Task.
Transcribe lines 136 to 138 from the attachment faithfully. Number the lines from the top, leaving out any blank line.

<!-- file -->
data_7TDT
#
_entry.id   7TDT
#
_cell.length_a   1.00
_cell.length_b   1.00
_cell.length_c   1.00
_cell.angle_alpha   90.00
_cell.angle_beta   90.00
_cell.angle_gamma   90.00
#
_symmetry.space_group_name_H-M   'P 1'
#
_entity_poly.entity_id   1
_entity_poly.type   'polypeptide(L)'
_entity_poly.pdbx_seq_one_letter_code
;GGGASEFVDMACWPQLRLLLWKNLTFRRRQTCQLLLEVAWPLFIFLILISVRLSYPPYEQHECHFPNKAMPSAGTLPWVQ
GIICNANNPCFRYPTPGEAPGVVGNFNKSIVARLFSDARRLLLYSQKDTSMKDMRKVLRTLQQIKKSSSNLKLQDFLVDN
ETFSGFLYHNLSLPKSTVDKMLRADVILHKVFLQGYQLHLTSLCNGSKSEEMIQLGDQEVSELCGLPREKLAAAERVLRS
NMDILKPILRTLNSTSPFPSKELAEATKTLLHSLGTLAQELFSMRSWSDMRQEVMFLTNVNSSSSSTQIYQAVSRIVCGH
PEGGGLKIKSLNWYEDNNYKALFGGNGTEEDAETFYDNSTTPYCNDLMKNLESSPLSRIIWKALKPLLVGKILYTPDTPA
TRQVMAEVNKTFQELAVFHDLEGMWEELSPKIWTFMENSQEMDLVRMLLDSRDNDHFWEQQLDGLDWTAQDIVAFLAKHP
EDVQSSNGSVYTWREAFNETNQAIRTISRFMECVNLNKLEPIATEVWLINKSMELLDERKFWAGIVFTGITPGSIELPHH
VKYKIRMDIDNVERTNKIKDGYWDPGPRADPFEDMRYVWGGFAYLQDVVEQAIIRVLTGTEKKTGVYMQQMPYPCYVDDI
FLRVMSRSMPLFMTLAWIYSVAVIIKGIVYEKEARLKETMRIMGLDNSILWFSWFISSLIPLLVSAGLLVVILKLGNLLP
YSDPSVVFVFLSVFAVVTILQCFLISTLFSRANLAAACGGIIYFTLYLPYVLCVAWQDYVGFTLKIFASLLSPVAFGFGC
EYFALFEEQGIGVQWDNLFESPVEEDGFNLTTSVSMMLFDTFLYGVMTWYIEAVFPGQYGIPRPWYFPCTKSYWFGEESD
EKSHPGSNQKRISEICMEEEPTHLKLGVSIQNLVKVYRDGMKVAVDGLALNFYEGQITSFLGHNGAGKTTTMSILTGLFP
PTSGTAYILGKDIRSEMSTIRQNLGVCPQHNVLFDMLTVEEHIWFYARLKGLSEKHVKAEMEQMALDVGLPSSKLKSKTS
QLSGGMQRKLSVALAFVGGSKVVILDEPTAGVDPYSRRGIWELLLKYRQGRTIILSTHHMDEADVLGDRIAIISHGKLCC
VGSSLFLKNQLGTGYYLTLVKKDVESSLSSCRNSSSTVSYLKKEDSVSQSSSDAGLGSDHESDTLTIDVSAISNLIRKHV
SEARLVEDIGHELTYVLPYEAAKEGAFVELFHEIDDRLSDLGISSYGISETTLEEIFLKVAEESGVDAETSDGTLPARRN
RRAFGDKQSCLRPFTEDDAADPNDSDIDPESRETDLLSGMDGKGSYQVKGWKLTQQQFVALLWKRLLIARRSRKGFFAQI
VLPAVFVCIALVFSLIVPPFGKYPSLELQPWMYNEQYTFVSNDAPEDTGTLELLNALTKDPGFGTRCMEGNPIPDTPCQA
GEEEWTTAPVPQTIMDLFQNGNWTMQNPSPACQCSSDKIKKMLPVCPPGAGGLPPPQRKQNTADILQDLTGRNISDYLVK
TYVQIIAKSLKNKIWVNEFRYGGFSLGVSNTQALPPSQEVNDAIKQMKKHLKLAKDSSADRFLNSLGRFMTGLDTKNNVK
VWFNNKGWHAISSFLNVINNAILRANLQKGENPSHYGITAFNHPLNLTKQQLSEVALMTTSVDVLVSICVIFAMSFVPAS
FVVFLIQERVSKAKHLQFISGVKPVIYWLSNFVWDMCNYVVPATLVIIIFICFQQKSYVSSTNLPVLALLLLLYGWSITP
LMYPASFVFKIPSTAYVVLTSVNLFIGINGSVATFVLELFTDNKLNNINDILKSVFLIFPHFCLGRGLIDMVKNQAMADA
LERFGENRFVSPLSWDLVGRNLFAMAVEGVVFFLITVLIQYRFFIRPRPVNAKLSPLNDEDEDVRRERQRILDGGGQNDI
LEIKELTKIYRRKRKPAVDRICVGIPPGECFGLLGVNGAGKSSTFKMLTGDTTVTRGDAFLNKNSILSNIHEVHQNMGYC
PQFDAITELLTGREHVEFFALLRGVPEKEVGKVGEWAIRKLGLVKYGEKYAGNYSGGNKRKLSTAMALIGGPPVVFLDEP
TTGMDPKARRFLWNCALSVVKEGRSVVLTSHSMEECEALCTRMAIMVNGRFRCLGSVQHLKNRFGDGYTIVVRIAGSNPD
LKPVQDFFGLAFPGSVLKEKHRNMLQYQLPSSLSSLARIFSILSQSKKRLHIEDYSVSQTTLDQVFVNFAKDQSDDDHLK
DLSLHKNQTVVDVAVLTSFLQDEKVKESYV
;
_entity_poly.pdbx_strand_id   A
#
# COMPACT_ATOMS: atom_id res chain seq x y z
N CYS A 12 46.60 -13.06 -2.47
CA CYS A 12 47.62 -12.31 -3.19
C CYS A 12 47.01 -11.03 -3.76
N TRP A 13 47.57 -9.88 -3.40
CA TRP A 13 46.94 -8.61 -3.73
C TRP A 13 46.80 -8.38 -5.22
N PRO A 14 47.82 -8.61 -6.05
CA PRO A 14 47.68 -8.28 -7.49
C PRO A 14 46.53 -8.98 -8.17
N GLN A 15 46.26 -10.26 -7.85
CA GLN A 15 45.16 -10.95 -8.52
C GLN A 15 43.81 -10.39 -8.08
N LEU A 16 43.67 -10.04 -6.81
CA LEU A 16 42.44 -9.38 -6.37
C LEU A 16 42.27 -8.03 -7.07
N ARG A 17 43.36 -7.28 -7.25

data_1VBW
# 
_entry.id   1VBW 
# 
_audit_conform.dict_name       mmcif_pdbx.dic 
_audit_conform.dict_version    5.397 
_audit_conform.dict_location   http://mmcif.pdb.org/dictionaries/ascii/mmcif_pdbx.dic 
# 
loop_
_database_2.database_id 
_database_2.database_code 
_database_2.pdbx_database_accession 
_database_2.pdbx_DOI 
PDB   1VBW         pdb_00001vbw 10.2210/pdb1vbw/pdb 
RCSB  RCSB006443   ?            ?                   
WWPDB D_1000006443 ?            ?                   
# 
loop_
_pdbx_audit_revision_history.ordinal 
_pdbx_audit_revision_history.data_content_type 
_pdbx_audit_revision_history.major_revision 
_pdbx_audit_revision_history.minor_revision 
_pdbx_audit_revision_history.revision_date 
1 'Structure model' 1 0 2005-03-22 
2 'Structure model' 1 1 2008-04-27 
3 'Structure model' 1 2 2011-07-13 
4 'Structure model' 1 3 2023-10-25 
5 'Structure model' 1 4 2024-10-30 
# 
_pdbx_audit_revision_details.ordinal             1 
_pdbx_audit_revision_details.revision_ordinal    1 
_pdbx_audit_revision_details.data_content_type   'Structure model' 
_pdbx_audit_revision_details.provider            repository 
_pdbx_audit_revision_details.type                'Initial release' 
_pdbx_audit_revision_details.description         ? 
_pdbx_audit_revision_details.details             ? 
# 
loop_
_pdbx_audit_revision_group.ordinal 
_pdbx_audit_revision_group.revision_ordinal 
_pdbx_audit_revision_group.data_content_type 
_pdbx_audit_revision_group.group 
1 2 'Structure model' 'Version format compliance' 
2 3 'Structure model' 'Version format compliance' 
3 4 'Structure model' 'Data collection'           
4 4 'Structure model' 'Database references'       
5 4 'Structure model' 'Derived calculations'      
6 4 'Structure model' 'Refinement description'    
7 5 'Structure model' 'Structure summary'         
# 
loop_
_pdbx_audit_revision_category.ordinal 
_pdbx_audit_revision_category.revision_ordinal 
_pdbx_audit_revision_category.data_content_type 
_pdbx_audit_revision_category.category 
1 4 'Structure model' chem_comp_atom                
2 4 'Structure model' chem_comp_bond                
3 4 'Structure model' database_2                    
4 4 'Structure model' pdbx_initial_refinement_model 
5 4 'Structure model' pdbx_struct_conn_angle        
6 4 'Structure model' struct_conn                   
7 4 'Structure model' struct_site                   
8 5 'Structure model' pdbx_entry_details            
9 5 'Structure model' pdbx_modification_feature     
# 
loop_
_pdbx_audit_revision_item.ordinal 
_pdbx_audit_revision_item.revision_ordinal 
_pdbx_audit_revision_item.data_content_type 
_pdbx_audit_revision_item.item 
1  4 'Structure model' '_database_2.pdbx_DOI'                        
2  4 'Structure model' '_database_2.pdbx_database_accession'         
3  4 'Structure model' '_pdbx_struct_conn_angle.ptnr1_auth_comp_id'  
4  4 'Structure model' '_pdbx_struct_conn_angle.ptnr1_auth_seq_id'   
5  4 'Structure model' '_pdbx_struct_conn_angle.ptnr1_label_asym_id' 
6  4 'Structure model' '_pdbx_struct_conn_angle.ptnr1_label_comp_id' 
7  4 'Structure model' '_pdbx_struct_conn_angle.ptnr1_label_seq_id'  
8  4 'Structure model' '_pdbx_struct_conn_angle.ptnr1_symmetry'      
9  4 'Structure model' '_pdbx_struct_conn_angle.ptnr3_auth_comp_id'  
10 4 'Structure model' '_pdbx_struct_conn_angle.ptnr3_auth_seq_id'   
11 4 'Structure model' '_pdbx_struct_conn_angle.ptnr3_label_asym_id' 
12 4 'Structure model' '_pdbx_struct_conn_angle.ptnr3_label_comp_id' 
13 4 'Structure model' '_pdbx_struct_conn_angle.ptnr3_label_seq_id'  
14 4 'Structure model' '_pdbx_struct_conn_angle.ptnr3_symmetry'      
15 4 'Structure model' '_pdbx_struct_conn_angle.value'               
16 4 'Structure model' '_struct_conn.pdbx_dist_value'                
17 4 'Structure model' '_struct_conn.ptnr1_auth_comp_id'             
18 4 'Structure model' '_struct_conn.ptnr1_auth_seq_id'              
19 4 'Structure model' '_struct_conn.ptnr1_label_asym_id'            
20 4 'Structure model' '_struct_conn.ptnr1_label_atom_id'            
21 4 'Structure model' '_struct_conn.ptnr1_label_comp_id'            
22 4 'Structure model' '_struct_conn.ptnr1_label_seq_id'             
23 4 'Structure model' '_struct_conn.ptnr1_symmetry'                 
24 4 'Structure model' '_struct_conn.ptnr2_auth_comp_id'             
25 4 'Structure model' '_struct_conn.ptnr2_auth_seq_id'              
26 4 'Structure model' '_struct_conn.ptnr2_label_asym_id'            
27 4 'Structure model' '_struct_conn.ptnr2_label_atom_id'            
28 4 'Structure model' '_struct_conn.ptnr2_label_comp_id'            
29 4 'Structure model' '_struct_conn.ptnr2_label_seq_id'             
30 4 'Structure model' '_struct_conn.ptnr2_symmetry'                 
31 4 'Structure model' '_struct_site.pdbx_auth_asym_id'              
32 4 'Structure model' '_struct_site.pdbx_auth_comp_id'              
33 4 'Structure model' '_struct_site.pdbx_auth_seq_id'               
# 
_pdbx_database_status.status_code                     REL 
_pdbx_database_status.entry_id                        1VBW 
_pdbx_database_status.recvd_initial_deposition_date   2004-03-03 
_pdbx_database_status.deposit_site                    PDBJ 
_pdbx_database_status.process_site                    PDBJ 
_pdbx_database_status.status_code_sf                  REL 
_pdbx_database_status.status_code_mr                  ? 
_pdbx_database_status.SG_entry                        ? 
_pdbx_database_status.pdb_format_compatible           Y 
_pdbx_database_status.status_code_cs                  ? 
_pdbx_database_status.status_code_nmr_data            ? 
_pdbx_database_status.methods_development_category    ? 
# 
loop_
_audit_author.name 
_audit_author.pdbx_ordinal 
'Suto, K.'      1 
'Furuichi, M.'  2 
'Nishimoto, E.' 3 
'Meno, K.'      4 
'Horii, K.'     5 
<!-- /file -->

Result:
1  4 'Structure model' '_database_2.pdbx_DOI'                        
2  4 'Structure model' '_database_2.pdbx_database_accession'         
3  4 'Structure model' '_pdbx_struct_conn_angle.ptnr1_auth_comp_id'  